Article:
New border guards do access control


The deployment of part of the first “cohort” of border guards as part of the Border Management Authority’s (BMA’s) over-arching responsibility for border protection appears to have partially backfired at one of the busiest ports on entry – Beitbridge.

SAnews reports the Department of Home Affairs (DHA), where the BMA resides until such time it becomes a self-standing operational entity, dismissed claims of border guards turning back Zimbabweans wanting to return home when they reach the sole official port of entry between South Africa and its northern neighbour.

“Border guards are doing access control duties at Beitbridge and they direct the Zimbabweans wanting to go back to their home country to relevant queues so they can be documented in accordance with the Immigration Act.

“They need to be fingerprinted and have their demographic details taken.

“Nobody will be allowed to waltz through our borders without being documented. There are no exceptions, whether you go through a land port, sea port or an airport. This is regardless of nationality,” the government news agency reports Home Affairs Minister Aaron Motsoaledi as saying.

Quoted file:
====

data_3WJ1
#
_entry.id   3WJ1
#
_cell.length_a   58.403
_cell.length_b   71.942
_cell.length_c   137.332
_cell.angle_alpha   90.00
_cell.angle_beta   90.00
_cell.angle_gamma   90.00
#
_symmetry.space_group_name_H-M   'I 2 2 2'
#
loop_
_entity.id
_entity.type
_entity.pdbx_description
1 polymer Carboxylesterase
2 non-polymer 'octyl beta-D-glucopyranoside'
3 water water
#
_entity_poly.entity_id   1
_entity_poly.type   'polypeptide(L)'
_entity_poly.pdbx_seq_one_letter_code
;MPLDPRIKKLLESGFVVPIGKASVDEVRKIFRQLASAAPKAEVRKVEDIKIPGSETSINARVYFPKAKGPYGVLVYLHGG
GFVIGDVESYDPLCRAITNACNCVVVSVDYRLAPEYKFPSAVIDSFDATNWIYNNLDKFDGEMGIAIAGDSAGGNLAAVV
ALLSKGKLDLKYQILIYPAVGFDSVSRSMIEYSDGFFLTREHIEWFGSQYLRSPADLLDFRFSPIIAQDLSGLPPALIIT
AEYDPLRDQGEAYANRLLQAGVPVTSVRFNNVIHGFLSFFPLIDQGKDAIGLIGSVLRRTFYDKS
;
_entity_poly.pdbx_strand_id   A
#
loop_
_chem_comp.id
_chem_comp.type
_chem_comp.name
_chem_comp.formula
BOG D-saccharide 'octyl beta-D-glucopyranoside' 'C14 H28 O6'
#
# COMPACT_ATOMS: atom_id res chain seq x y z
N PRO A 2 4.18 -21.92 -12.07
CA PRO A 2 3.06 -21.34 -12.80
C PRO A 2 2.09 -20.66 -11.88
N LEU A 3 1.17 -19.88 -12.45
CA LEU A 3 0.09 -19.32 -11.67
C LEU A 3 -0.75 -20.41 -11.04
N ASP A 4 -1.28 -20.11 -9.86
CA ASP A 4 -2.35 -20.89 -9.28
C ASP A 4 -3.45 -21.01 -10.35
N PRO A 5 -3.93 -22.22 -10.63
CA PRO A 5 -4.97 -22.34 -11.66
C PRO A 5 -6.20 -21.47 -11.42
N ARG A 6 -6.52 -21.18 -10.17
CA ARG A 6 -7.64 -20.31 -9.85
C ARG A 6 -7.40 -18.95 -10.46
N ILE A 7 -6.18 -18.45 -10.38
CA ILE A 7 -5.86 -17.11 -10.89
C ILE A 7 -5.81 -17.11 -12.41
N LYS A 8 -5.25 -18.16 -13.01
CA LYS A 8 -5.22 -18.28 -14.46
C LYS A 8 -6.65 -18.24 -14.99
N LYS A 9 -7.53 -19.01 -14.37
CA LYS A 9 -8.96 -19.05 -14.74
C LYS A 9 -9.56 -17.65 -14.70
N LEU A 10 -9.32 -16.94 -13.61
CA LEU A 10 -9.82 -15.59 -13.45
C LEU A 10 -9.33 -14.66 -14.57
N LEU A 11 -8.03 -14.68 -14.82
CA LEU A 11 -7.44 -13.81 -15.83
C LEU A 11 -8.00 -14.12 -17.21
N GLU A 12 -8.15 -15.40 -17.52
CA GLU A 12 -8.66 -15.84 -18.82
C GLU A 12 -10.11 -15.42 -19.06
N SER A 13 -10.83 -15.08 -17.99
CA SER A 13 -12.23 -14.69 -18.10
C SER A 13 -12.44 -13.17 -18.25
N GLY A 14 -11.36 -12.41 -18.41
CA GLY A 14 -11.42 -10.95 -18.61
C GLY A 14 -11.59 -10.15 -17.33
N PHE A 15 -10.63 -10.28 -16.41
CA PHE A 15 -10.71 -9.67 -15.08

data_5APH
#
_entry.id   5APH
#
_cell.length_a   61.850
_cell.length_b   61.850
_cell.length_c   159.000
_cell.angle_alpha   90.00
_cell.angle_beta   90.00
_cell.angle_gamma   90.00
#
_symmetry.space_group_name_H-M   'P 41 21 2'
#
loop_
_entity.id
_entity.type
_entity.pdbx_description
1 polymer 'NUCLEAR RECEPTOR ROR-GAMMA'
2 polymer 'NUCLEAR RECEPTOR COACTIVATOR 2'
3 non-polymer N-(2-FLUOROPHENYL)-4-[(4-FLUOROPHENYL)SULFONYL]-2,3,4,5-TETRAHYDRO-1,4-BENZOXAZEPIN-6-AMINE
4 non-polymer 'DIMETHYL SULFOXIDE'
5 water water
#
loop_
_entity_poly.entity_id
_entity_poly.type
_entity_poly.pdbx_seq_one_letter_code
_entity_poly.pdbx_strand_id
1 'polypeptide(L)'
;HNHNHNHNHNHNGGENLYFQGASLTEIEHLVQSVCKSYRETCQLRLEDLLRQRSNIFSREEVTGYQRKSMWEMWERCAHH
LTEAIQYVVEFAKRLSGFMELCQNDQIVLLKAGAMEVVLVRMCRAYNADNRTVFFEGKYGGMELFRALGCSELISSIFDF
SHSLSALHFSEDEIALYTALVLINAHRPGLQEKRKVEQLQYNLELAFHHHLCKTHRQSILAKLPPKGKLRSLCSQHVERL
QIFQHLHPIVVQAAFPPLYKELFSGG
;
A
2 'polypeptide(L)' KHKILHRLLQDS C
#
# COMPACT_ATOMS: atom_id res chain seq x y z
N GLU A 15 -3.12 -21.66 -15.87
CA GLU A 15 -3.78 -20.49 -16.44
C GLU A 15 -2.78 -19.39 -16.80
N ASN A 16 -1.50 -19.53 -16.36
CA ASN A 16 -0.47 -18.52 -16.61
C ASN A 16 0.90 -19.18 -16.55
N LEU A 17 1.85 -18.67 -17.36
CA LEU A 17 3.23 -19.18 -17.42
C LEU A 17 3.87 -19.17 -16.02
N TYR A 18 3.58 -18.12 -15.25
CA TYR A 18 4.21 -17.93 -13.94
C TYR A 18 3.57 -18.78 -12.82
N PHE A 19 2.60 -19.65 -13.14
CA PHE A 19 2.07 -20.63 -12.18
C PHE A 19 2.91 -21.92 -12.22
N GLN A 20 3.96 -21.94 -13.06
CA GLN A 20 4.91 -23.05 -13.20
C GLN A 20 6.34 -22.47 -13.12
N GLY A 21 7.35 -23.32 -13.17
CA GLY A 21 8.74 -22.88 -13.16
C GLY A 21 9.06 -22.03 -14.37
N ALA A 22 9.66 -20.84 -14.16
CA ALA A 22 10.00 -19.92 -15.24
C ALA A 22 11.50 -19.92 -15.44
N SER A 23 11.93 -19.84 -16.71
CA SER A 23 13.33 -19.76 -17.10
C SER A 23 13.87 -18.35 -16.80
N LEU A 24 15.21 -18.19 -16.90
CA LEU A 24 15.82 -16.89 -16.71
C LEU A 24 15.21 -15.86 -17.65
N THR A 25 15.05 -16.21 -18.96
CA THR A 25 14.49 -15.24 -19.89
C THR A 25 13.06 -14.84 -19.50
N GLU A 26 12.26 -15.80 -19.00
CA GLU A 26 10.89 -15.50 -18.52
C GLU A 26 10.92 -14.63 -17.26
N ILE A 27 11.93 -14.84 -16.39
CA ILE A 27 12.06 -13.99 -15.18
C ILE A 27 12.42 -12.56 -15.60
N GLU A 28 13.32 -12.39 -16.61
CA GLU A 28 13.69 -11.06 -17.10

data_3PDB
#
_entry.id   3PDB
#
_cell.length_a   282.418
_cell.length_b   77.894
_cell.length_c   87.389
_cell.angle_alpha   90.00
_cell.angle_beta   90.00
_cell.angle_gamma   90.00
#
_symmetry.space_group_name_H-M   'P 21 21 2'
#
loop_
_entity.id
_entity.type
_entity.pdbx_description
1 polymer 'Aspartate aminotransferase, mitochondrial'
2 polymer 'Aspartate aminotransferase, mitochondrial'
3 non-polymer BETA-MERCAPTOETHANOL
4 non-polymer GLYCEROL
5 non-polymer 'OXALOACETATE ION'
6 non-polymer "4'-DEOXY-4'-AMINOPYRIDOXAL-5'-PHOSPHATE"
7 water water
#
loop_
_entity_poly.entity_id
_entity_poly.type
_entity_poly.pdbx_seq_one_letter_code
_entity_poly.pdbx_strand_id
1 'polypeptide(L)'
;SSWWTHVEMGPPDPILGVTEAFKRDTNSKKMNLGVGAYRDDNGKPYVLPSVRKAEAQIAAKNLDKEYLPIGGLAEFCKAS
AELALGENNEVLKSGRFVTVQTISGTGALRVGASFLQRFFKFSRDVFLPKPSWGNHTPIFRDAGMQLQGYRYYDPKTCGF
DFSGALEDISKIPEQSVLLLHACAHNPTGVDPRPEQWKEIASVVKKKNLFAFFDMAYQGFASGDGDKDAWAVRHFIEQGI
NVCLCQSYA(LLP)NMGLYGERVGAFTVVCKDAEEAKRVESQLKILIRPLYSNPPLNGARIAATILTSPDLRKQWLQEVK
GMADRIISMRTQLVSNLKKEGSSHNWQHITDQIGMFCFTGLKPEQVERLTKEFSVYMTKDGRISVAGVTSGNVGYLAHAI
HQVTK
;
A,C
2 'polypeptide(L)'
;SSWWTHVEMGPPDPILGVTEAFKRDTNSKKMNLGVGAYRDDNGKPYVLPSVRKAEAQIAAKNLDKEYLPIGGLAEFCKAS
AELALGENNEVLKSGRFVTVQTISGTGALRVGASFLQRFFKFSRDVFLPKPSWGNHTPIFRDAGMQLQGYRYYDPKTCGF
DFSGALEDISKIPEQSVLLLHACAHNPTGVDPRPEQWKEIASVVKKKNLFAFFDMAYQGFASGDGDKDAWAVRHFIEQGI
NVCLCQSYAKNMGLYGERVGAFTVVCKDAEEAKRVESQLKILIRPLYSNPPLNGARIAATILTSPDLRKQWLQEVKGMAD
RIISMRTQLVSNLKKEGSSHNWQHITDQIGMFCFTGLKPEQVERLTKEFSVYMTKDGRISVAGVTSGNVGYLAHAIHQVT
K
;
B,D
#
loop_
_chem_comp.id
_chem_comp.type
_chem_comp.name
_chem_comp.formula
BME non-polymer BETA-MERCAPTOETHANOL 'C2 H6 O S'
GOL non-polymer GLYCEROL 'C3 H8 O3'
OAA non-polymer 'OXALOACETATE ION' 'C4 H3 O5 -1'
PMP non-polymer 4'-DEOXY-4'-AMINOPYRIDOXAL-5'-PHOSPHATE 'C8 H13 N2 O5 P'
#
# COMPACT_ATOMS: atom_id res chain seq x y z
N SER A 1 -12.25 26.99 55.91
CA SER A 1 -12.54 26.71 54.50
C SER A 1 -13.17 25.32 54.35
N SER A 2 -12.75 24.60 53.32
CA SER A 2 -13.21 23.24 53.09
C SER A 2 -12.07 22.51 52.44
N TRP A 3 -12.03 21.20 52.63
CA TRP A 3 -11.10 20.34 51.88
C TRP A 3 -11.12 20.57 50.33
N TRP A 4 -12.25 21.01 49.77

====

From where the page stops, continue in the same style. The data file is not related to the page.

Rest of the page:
Border guards are trained on border control processes. One module in their training includes the process to follow when people want to leave the country but do not have enabling documents SAnews reported.

The presence of BMA border guards doing access control can probably be linked to the initial deployment announcement of the first group of 200. They, DHA said in July, will do duty at “identified problem segments” of the South African land border. The “segments” were named as Beitbridge, Lebombo, Kosi Bay and Maseru Bridge.

These ports of entry, according to Motsoaledi, are “vulnerable” in the 10 segments making up the total South Africa land border as decided by the BMA, at present still incubated in the DHA from which it will leave next April to become a Schedule 3A standalone entity.